For more than a century, the book business flourished inside two brick warehouses on South 11th Street in Williamsburg, Brooklyn, a block from the East River. Since the late 19th century, when the six-story structures were built between Berry Street and Wythe Avenue, they have often been occupied by publishers and presses, both recognized and rarefied. In recent decades, artists and performers moved in, but now they, along with the last remaining book publisher, may have to leave soon.
In the fall of 2004, a real estate concern, DOV Land L.L.C., bought one of the warehouses, which includes 36 spaces in which people live or work. Residents said the new owner made it clear to some of them that it wanted them to move out and began eviction proceedings against others. About three dozen residents in 13 living spaces went on a rent strike, and have withheld their payments for about a year.
This is sad because it's the the book publisher and the artists who have made the value of the real estate go up in the first place. I'd call for more laws to protect the arts in Williamsburg, but I'm also surprised that real estate developers don't see the value that the arts bring to their value. One of the reasons I moved to Williamsburg was that there are artist spaces and galleries to explore. It made moving from Manhattan not seem like a step down.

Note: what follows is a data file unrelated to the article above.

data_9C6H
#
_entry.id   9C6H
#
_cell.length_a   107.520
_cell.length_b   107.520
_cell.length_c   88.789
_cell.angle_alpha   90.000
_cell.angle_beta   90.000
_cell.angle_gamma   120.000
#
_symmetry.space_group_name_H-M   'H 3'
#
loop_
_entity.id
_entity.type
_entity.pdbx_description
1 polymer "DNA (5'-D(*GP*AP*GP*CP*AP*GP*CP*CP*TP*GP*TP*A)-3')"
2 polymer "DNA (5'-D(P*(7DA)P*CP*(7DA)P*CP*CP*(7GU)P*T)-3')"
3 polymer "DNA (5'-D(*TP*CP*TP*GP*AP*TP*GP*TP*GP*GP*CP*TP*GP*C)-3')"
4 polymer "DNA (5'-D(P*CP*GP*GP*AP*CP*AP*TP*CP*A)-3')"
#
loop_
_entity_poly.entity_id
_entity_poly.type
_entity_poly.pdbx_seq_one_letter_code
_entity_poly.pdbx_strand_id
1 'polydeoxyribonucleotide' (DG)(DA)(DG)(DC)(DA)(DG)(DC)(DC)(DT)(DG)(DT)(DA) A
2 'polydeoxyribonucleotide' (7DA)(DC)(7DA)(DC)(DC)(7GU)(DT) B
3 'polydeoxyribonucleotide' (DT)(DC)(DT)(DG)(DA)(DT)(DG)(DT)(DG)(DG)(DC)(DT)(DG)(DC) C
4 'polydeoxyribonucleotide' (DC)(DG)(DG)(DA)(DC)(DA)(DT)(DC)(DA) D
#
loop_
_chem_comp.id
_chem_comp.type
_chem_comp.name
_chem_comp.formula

Without the creative element Williamsburg might as well be any other spot in Brooklyn or Queens. If developers were smart they would incorporate the arts into their plans as a selling point, instead of working against them.